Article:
A hotelier’s note – On Privacy

travel luggage

A couple of years ago, a tv program that claimed itself to be a reality show carelessly, and unknowingly to many, made a “fatal” mistake. Every episode of the show that was hosted by two celebrities told about a guest’s search for a missing family member. On this particular episode, as it went by, the missing person – the guest’s husband – was detected staying in a famous 3-star hotel chain. The hosts and the guest rushed to the hotel to investigate and were met by the receptionist. Asked about the man’s whereabouts, the silly receptionist said:

Mam, your husband is staying with us, but he’s out at the moment.

Whether the poor woman finally found the culprit or not is not the concern here, but if you travel a lot and stay in a hotel during your trip, or if you are a hotelier like me, your common sense would have suddenly detected something weird in the receptionist’s remark. Hotel staffs are not supposed to release information about their guests under most circumstances. I hope I could tag reality show producers and get them to be more responsible (and resourceful!) so that they don’t send wrong messages to wide audience.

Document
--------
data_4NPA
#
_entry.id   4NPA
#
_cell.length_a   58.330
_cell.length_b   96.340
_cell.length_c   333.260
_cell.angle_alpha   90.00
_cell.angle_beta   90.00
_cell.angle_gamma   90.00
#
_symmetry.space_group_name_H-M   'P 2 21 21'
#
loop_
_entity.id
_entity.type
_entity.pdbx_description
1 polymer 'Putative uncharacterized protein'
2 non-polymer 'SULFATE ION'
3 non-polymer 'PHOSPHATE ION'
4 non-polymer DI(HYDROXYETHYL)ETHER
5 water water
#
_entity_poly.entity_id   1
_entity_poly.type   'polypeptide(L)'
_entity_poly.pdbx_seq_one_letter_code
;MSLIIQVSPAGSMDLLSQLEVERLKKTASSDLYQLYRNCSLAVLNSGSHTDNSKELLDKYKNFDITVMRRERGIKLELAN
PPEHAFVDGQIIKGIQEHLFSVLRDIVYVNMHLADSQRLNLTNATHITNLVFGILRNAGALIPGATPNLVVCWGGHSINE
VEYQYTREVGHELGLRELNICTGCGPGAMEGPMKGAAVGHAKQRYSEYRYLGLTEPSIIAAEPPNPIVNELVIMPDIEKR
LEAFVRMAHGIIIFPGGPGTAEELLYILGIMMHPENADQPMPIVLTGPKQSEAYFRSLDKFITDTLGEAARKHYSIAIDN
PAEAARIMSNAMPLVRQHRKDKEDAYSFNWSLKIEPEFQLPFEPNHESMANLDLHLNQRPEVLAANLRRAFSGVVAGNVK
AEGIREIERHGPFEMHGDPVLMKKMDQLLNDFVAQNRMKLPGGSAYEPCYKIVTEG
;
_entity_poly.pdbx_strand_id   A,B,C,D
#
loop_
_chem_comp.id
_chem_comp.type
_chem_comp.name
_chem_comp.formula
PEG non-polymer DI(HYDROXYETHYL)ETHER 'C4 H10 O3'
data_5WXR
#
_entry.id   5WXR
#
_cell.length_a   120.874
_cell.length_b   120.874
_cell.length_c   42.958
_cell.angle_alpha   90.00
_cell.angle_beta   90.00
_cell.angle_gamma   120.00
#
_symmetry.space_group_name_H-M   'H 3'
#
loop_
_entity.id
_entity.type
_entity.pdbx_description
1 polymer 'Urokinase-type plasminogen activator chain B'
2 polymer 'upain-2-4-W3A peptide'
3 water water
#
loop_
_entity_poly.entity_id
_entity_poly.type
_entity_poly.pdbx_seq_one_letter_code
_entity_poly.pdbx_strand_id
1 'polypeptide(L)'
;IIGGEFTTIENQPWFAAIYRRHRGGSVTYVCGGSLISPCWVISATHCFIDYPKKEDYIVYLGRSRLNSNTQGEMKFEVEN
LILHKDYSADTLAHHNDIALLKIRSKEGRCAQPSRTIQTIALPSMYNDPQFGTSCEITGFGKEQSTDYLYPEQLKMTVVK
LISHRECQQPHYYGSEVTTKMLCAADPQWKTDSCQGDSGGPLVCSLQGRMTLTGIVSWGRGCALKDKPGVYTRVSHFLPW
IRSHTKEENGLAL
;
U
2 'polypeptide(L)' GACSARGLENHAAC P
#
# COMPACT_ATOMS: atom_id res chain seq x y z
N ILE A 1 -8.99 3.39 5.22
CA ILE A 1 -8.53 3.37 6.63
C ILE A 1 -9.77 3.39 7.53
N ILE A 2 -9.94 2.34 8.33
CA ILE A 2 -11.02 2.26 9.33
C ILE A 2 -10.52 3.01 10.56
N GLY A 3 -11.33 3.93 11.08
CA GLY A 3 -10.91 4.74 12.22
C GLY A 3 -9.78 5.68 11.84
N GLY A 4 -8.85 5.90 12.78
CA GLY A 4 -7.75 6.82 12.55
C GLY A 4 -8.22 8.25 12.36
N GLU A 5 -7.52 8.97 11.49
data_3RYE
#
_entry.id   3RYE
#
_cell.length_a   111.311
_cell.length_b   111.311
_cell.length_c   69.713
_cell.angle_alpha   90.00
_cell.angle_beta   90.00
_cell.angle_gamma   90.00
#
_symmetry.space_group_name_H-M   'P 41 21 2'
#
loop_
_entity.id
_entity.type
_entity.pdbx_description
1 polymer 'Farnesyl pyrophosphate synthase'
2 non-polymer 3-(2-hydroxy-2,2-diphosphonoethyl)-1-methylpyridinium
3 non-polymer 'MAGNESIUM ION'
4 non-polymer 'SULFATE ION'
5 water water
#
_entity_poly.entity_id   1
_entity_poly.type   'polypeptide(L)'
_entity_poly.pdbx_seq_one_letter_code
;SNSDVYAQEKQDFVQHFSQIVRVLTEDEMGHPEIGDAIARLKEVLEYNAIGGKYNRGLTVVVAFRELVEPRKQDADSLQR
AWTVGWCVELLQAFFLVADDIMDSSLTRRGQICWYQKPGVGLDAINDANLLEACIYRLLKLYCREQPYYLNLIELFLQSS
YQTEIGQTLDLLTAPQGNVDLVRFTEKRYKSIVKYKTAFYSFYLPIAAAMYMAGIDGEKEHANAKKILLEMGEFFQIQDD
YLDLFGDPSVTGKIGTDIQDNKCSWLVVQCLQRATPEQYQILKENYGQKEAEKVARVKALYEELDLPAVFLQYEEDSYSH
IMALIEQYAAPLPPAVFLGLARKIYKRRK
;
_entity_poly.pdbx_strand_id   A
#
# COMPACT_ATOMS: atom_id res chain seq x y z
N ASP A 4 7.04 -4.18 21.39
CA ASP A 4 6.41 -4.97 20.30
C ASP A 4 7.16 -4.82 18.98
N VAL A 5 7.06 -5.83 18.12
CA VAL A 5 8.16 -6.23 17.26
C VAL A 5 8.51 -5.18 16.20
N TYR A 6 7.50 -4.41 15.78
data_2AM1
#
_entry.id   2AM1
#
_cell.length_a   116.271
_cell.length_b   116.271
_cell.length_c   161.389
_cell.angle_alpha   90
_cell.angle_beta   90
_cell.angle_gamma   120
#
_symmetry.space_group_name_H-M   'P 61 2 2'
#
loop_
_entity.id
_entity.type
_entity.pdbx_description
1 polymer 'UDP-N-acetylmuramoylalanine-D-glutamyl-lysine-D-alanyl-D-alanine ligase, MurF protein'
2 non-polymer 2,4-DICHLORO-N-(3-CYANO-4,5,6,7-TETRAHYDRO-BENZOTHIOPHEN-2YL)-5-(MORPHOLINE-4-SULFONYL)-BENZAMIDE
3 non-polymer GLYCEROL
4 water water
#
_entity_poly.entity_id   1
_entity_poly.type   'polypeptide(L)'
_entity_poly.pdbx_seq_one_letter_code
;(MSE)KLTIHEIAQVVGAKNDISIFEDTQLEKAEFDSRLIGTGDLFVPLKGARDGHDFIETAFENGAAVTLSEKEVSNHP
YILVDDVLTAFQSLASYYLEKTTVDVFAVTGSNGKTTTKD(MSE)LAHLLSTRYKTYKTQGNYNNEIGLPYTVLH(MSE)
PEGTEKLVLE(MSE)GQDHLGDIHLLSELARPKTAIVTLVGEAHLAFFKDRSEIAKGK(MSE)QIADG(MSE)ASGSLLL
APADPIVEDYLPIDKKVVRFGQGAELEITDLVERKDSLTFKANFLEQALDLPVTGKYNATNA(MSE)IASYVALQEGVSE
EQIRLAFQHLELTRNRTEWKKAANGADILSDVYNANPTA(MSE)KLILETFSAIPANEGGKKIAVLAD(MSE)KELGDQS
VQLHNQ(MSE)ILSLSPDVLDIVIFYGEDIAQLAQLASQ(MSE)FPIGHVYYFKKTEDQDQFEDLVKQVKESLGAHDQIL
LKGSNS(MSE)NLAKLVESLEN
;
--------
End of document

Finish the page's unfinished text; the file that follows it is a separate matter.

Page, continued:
Then again, today, I happened to read my timeline on Twitter where I found the Twitter admin of a big 5 star hotel in Jakarta tweeted names of their VIP guests with warm, cheerful welcoming statements. By doing so, I know that this hotel PR was trying to make a positive image of the hotel – because they are capable of hosting these hot shots – but, at the expense of the guests’ privacy? How could a PR (at an international hotel brand) have lost it? I hope nobody sues anyone after that.